Poor HDR processing is also reflected in the shift of the color of the picture. The violet edges between the stair slats and the reflections on the left wall are symptoms that the camera is trying too hard and cannot capture the image exactly.
The Mi 10 night mode works as advertised. It’s not as good as we are used to from Pixel and Huawei hardware, but the phone is very well organized. The last shot chooses a more realistic exposure turning from day to night, an option that many users may prefer.
After all, the ultra-wide camera does a pretty good job. Unlike some other phones, the ultra-wide camera can measure white balance accurately without changing the color of the lenses. There are lots of details here with no significant effort, and the software is pretty good at correcting distortion.
The selfie camera can take detailed, well-lit images, but uses a large amount of anti-aliasing by default. I recommend disabling extraneous settings. After all, the macro camera was almost unusable. It was almost impossible for me to get a good shot. I would not base my purchase decision on that. Here you can view the Mi 10 sample images in full resolution.
In terms of capturing videos, Mi 10 is a star artist. While nobody should worry much about recording 8K videos at the moment, there is also something to be said about stabilizing at this resolution: which Samsung failed to manage on the Galaxy S20 Ultra. In fact, stabilization is excellent everywhere, and Mi 10 is an excellent video recording device. It also helps that Xiaomi includes a number of features that appeal to the video creator. This includes an integrated VLOG mode, which can make adding effects easier.
Should you buy it?
Xiaomi Mi 10: 8 GB RAM, 128 GB storage space – Rs. 49,999/ €799
Xiaomi Mi 10: 8GB RAM, 256GB storage – Rs. 54,999/ €899.
The price of the Mi 10 in India is quite skeptical. Let’s discuss the whole of whether Xiaomi has a trademark on the market. However, the fact that a company imports a product also affects the final cost.
In general, the quality of the hardware is more or less equal to the price it requires. In fact, I would say that Mi 10 is one of the best products you can buy from Rs. 50,000 in India as Xiaomi resolves annoyances such as app preloads and pop-ups in MIUI.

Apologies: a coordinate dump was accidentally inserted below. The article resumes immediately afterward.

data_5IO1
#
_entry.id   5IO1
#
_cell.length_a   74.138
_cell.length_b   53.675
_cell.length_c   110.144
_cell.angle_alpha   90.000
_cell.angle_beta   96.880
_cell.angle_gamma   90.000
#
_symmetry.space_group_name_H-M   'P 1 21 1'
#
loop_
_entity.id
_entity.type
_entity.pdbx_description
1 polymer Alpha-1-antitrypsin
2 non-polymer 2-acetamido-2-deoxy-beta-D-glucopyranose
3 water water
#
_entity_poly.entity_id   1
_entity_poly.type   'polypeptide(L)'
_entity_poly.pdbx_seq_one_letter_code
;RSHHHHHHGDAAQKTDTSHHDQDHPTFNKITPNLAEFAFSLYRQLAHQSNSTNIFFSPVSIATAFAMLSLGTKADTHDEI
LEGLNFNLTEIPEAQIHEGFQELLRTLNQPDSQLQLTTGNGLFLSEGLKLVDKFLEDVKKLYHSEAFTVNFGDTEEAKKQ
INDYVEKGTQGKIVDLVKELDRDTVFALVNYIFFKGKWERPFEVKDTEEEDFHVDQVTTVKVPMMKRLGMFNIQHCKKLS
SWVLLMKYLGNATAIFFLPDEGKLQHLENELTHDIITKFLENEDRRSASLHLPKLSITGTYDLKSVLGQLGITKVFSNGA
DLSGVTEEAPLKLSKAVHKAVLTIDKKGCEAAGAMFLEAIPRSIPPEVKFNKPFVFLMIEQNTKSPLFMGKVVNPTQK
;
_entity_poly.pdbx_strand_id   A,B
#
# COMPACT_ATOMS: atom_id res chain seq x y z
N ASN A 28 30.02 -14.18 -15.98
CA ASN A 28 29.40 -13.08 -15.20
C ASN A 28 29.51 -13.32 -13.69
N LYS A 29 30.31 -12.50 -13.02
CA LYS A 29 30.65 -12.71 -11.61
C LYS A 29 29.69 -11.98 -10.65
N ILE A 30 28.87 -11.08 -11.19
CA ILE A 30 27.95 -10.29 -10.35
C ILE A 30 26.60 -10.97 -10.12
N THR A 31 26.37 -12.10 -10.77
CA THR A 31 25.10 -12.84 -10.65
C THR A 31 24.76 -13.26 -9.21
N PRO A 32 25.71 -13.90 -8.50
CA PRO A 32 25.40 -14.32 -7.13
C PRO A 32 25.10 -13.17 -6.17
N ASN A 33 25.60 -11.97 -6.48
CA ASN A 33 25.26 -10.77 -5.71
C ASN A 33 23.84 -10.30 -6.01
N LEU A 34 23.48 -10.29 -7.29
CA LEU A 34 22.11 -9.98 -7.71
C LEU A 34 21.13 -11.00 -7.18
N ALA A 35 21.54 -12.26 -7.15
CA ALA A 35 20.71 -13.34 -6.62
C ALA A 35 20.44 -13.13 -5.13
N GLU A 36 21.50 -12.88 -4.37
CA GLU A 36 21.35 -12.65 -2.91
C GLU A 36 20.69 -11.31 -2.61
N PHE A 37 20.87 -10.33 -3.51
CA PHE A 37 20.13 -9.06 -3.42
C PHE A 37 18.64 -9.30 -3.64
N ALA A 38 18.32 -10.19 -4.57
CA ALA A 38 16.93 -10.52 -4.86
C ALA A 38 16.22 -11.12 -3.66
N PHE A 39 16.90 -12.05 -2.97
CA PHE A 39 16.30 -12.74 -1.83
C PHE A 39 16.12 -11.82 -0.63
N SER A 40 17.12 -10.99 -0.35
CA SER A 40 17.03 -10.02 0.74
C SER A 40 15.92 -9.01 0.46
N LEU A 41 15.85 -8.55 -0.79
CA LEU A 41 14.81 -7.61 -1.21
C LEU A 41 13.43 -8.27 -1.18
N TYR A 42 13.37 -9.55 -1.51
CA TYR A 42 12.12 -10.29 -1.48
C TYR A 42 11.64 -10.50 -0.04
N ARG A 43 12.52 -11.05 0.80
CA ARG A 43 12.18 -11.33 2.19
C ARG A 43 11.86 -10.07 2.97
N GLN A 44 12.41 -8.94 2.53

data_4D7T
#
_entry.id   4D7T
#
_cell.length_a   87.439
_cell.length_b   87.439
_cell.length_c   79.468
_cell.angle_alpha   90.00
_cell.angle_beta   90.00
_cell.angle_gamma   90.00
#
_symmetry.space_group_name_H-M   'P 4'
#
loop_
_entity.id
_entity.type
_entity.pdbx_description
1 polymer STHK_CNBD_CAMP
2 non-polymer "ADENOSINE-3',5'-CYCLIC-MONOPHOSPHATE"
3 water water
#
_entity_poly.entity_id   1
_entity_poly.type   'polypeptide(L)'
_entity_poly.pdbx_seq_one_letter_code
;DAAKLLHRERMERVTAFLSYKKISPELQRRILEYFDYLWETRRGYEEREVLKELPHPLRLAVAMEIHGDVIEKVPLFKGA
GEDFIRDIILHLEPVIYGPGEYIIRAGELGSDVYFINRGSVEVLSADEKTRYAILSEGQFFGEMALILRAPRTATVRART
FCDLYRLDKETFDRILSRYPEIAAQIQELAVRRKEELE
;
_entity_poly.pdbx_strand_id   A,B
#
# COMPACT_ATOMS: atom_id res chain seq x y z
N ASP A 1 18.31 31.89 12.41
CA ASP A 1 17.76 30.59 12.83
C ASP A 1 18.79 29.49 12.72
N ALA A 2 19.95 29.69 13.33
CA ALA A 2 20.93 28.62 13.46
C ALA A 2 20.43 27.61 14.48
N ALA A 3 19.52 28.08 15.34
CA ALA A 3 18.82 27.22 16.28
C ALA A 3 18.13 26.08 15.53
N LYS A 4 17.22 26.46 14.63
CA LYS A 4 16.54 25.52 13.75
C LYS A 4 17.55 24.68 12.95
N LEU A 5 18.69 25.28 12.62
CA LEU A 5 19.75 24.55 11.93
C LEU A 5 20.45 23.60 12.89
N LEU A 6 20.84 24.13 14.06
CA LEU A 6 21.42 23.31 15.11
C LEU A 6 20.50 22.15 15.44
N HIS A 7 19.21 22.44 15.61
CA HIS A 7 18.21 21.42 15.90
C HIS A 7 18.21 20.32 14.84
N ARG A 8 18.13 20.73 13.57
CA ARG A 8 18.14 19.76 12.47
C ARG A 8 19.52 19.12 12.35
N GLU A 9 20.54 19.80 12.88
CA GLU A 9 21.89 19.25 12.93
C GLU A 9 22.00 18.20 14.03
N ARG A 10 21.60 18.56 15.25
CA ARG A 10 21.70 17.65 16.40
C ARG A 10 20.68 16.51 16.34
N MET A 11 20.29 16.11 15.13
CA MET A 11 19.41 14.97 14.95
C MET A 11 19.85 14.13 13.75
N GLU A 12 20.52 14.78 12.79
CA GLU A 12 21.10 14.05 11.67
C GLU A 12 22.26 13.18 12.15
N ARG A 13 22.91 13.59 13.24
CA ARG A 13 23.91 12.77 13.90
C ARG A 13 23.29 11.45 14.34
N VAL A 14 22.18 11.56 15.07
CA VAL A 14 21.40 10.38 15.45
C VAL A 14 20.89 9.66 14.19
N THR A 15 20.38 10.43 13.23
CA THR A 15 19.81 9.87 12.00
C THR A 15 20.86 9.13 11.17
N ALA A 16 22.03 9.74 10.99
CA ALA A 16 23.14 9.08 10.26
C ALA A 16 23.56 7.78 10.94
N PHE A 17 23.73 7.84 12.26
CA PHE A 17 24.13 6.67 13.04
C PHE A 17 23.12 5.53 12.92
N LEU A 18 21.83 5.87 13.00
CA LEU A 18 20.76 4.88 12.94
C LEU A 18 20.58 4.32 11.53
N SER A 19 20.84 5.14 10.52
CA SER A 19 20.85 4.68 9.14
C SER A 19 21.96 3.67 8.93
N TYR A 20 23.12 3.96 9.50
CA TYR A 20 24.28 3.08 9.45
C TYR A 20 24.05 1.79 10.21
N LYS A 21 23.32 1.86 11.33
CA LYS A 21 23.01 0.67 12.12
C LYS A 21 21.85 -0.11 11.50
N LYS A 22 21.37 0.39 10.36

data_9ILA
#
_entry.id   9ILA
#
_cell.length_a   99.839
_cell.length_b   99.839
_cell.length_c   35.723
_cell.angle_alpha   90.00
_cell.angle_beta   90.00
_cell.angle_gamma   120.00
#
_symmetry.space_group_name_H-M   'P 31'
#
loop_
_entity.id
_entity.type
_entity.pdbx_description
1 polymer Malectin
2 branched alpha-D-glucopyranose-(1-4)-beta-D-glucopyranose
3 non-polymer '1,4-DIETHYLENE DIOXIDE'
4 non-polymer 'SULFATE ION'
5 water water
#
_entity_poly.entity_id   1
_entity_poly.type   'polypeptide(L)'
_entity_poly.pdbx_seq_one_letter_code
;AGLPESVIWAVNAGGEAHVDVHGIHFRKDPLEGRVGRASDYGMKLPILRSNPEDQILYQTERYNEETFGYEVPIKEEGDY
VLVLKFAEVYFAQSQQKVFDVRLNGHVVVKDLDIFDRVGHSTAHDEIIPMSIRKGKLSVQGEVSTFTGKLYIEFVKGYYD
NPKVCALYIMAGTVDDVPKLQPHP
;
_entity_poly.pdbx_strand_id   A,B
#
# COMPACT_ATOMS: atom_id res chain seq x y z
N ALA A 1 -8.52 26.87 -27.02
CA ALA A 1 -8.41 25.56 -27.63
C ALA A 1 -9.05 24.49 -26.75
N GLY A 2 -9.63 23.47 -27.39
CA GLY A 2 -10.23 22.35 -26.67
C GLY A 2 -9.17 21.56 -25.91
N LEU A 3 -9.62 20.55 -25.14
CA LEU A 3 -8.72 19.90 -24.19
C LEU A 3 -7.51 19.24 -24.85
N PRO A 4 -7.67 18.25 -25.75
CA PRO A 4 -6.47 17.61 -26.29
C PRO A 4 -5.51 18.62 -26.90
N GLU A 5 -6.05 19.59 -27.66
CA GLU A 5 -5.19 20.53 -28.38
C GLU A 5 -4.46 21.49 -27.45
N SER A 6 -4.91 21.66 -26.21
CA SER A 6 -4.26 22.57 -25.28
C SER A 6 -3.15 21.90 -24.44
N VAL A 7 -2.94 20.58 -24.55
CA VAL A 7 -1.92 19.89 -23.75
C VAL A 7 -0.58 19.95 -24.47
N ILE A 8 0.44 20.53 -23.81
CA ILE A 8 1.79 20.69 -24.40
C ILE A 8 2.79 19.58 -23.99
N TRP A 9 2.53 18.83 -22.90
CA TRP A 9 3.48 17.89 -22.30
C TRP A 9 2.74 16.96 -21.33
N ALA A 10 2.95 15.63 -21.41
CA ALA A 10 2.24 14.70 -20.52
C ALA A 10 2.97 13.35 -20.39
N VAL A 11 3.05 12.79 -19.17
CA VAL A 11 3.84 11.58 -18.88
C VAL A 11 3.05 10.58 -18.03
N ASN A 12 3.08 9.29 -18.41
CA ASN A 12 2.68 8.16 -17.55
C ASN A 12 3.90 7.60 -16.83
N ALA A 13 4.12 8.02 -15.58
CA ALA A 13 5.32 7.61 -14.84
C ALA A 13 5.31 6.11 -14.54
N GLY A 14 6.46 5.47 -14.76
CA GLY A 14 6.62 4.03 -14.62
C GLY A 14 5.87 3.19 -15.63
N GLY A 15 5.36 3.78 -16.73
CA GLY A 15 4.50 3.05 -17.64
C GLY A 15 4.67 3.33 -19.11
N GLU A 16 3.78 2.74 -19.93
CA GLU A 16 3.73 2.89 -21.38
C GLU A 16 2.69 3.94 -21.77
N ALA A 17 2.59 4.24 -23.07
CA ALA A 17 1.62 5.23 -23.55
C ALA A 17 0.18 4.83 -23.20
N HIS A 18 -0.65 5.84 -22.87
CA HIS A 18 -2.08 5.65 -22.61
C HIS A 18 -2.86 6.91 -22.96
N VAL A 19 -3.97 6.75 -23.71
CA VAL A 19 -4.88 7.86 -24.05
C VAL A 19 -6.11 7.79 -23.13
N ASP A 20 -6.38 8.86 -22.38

The Mi 10 covers the line between the OnePlus 8 and the OnePlus 8 Pro. If you just need pure performance, the OnePlus 8 is probably a better offer for the Rs. 41,999 / €599. With the Mi 10, you pay a premium for a very good primary camera, a larger battery, and the convenience of fast wireless charging. The additional features are worth Rs. 8000/ 200 euro? This is very subjective, but I can’t say the phone is particularly expensive.
The Mi 10 attaches great importance to hardware quality and does not look too expensive compared to the OnePlus 8.
Elsewhere, the Realme X50 Pro offers a high-quality spec package that includes the powerful Snapdragon 865 chipset for Rs. 47,999 / €599. The Mi 10 wins with the fit and finish of the package, but there’s something to be said for Realme’s versatile camera, which includes a special telephoto lens.
Mi 10 has an interesting position in the Xiaomi lineup. While all phones from the previous Mi series have struck a balance between affordability and performance, the Mi 10, like the Mi 10 Pro, strives for a premium experience. The end result is hardware that feels great, offers great battery life, and really includes fast and interchangeable wireless charging of the game. In addition, the camera system is largely preserved, even if I prefer a telephoto camera over the borderline useless macro lens.
Unfortunately, MIUI in all its functions prevents the hardware from reaching its true potential. Don’t get me wrong, the company has come a long way, but compared to options like Oxygen OS, One UI, and of course stock Android, the experience feels too heavy and bloated. While this may not be the case with global variants, our Indian unit has been constantly producing annoying notification for system applications. This is not just the experience you expect from a high-end smartphone.
Overall, Mi 10 is a very good start for Xiaomi in India’s premium landscape. The hardware provides the products, but it is the software that holds the phone. Xiaomi must continue to work to provide a software experience that meets user expectations and product quality.